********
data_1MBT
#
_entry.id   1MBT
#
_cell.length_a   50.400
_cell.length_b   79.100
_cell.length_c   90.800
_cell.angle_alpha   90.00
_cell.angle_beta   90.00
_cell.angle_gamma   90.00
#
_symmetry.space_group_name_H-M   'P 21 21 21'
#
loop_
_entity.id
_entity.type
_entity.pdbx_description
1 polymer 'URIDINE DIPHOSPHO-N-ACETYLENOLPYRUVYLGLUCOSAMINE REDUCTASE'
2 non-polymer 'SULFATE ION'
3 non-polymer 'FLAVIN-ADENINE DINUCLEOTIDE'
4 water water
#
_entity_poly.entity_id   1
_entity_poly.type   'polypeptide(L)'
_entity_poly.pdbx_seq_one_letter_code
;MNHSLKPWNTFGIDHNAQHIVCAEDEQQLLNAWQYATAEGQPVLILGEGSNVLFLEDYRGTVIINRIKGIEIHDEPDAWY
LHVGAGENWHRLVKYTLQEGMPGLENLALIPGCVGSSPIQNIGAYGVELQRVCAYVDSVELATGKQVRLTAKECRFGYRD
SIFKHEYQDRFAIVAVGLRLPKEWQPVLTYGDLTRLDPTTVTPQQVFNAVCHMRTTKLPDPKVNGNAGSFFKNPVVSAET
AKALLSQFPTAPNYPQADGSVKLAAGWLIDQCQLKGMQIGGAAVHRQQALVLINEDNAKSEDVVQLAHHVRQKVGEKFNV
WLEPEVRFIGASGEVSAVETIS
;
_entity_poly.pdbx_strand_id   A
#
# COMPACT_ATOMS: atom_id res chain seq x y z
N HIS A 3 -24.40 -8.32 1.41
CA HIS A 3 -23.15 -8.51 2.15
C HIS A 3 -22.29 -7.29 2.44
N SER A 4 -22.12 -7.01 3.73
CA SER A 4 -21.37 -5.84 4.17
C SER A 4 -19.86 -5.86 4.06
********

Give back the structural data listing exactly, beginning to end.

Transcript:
data_1MBT
#
_entry.id   1MBT
#
_cell.length_a   50.400
_cell.length_b   79.100
_cell.length_c   90.800
_cell.angle_alpha   90.00
_cell.angle_beta   90.00
_cell.angle_gamma   90.00
#
_symmetry.space_group_name_H-M   'P 21 21 21'
#
loop_
_entity.id
_entity.type
_entity.pdbx_description
1 polymer 'URIDINE DIPHOSPHO-N-ACETYLENOLPYRUVYLGLUCOSAMINE REDUCTASE'
2 non-polymer 'SULFATE ION'
3 non-polymer 'FLAVIN-ADENINE DINUCLEOTIDE'
4 water water
#
_entity_poly.entity_id   1
_entity_poly.type   'polypeptide(L)'
_entity_poly.pdbx_seq_one_letter_code
;MNHSLKPWNTFGIDHNAQHIVCAEDEQQLLNAWQYATAEGQPVLILGEGSNVLFLEDYRGTVIINRIKGIEIHDEPDAWY
LHVGAGENWHRLVKYTLQEGMPGLENLALIPGCVGSSPIQNIGAYGVELQRVCAYVDSVELATGKQVRLTAKECRFGYRD
SIFKHEYQDRFAIVAVGLRLPKEWQPVLTYGDLTRLDPTTVTPQQVFNAVCHMRTTKLPDPKVNGNAGSFFKNPVVSAET
AKALLSQFPTAPNYPQADGSVKLAAGWLIDQCQLKGMQIGGAAVHRQQALVLINEDNAKSEDVVQLAHHVRQKVGEKFNV
WLEPEVRFIGASGEVSAVETIS
;
_entity_poly.pdbx_strand_id   A
#
# COMPACT_ATOMS: atom_id res chain seq x y z
N HIS A 3 -24.40 -8.32 1.41
CA HIS A 3 -23.15 -8.51 2.15
C HIS A 3 -22.29 -7.29 2.44
N SER A 4 -22.12 -7.01 3.73
CA SER A 4 -21.37 -5.84 4.17
C SER A 4 -19.86 -5.86 4.06